The XJ Cherokee is an all-time automotive legend. Its immense off-road capability, brutal simplicity, and rock-solid dependability attracted all sorts of buyers. After it became old enough to vote, it was replaced with the Jeep Liberty, which was not quite as loved. Ugly, crude, and rudimentary, the Liberty had but one redeeming quality: it didn’t ruin the Cherokee nameplate. A few years after redesigning the Liberty, Jeep decided its nameplate was tarnished. So, in 2014, the Cherokee came roaring back.

Sort of. This new Cherokee lacked much of what made the XJ special. First, there was the styling. The new Cherokee looked like it was trying to jog its memory after seeing a vaguely familiar-looking face. Built on a front-wheel-drive based platform, its off-road credentials nearly vanished, though it was still relatively capable. Finally, while the XJ Cherokee was crappy in a “charming” way, the new Cherokee was crappy in a more “crappy” way.

The Cherokee now carries the stigma that it is “an crossover.” What’s more, in an era when everything is a crossover, the Cherokee isn’t just a crossover — it’s a relatively bad crossover. It isn’t particularly good at anything except off-roading, but most Jeep buyers interested in off-roading will want a Wrangler. Given the remaining pool of consumers, the Cherokee has become a rolling symbol of a credit check result whose first digit is “4.”

Naturally, this has caused vehicular fans to abhor the Cherokee. Car enthusiasts loathe crossovers, especially those that bear once-legendary nameplates. Among the most common gripes is their headlights could illuminate a construction site on the dark side of the Moon. And instead of pointing toward the road, they aim directly into the retinas of the nearest Miata driver. And here is where the Jeep Cherokee was truly brilliant.

Most readers will know the squinty headlights that define the Cherokee’s look are not actually headlights. They’re turn signals. The actual headlights are mounted significantly lower, where one might expect to find fog lamps. This means the headlights illuminate from about the same height as those on a traditional car.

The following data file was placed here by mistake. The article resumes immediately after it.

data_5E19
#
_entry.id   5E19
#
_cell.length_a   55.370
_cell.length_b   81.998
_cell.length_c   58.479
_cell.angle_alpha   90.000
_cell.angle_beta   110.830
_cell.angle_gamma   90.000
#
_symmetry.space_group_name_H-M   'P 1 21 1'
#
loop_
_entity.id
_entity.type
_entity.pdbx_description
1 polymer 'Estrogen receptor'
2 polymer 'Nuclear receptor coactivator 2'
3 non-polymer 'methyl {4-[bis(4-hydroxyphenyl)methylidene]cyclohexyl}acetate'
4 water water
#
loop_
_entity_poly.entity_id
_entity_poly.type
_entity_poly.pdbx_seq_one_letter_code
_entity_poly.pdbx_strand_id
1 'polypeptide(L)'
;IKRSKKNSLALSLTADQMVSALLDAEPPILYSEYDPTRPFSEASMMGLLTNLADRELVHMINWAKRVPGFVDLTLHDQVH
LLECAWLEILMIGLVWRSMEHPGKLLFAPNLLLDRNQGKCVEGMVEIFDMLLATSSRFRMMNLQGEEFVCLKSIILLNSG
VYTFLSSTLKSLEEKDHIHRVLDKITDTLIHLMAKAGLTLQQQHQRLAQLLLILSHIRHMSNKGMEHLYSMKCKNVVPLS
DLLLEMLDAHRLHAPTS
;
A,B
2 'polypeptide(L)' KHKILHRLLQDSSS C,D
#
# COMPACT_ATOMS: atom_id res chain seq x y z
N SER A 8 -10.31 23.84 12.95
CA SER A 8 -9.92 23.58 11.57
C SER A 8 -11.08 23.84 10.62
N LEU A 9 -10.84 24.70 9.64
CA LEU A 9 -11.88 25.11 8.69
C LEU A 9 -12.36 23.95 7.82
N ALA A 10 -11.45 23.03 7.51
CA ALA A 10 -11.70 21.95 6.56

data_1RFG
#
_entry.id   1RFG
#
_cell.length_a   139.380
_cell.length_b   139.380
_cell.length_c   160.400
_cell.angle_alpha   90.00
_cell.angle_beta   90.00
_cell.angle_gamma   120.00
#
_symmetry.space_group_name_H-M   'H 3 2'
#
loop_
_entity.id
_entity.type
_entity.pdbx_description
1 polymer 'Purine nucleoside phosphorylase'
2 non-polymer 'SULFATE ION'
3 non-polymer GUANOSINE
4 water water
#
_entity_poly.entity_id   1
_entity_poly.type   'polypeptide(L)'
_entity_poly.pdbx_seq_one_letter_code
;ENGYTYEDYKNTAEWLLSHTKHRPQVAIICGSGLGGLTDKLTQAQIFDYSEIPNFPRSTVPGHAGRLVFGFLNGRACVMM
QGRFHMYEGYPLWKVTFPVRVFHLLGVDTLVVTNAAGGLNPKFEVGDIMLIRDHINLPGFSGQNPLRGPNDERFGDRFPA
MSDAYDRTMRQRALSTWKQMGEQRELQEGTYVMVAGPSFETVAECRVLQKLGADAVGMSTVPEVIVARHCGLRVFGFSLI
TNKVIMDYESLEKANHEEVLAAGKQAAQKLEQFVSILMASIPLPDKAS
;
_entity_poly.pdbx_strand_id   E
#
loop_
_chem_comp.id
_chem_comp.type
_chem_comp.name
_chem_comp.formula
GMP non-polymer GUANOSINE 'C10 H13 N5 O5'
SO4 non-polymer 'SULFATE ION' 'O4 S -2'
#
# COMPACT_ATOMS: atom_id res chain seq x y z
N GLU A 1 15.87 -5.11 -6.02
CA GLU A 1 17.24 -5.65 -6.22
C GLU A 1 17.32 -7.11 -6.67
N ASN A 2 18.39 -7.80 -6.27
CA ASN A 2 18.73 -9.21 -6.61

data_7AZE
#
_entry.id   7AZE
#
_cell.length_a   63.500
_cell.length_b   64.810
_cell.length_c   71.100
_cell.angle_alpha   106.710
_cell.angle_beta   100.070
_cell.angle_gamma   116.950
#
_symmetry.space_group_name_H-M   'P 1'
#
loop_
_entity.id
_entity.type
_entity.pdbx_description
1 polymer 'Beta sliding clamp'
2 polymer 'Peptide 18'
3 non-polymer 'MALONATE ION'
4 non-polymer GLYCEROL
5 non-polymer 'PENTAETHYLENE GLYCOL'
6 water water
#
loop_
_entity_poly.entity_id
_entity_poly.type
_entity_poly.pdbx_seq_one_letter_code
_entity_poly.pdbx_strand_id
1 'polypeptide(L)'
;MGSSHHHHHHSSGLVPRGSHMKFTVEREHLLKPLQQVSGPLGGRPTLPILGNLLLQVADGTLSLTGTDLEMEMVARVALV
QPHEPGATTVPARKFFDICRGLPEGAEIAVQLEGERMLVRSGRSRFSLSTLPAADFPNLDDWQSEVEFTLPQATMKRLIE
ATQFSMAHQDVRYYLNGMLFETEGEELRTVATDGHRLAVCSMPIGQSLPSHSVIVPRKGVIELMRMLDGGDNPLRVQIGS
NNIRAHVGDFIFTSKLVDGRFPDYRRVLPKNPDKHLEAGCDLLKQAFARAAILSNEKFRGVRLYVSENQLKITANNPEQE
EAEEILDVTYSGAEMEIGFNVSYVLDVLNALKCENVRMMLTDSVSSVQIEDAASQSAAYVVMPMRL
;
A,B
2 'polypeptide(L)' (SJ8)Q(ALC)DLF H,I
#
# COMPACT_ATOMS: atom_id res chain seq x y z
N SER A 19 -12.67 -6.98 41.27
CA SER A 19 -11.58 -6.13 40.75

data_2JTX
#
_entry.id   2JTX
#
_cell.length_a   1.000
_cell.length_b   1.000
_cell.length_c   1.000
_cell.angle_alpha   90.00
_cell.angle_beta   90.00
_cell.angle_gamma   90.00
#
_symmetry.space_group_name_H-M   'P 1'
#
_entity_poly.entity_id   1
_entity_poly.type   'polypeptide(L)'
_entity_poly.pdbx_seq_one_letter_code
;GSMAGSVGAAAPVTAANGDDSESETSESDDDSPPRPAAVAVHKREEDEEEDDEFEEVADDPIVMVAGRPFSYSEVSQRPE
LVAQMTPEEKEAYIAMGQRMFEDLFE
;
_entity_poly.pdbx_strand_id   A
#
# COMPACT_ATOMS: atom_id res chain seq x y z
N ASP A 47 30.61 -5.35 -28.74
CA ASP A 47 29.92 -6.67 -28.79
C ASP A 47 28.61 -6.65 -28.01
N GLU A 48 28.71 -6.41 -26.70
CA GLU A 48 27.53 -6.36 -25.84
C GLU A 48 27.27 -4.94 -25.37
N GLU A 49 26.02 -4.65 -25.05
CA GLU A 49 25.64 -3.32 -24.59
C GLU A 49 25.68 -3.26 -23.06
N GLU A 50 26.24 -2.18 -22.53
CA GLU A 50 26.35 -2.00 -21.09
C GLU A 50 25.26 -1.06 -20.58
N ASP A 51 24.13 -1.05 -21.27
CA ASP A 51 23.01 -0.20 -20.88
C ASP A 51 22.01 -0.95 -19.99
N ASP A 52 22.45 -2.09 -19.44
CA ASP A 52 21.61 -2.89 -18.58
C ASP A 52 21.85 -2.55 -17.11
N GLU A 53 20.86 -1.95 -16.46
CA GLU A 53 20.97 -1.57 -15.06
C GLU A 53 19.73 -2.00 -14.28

If you drive a lower vehicle and an SUV has ever been behind you at night, you know why this is relevant. Headlights appear much brighter when viewing them from below. Cars are getting taller. And, by disguising turn signals as headlights and headlights as fog lights, the Cherokee came inadvertently close to solving this problem.

Of course, the Cherokee was not the first vehicle to incorporate this design trick. The Nissan Juke used a similar setup, though its actual headlights were a bit higher and much more conspicuous. The Pontiac Aztek even used a primitive version of this design, its headlights mounted below turn its signals. But the Cherokee came closest. Though its design was not exactly a roaring success, it did demonstrate the possibility of mounting headlights lower on SUVs while keeping a modicum of style.

In some existing vehicles, this idea could come to fruition without any alteration whatsoever to design. A signature Cadillac element is headlights that appear to continue into the bottom of the front fascia — relocating the collapsed sun to the lower extremity would, presumably, be a simple task. This would result in better visibility for other motorists with zero compromise to looks or performance.

Pontiac, Nissan, and Jeep have shown this can be done. Perhaps another automaker will show they can do it well.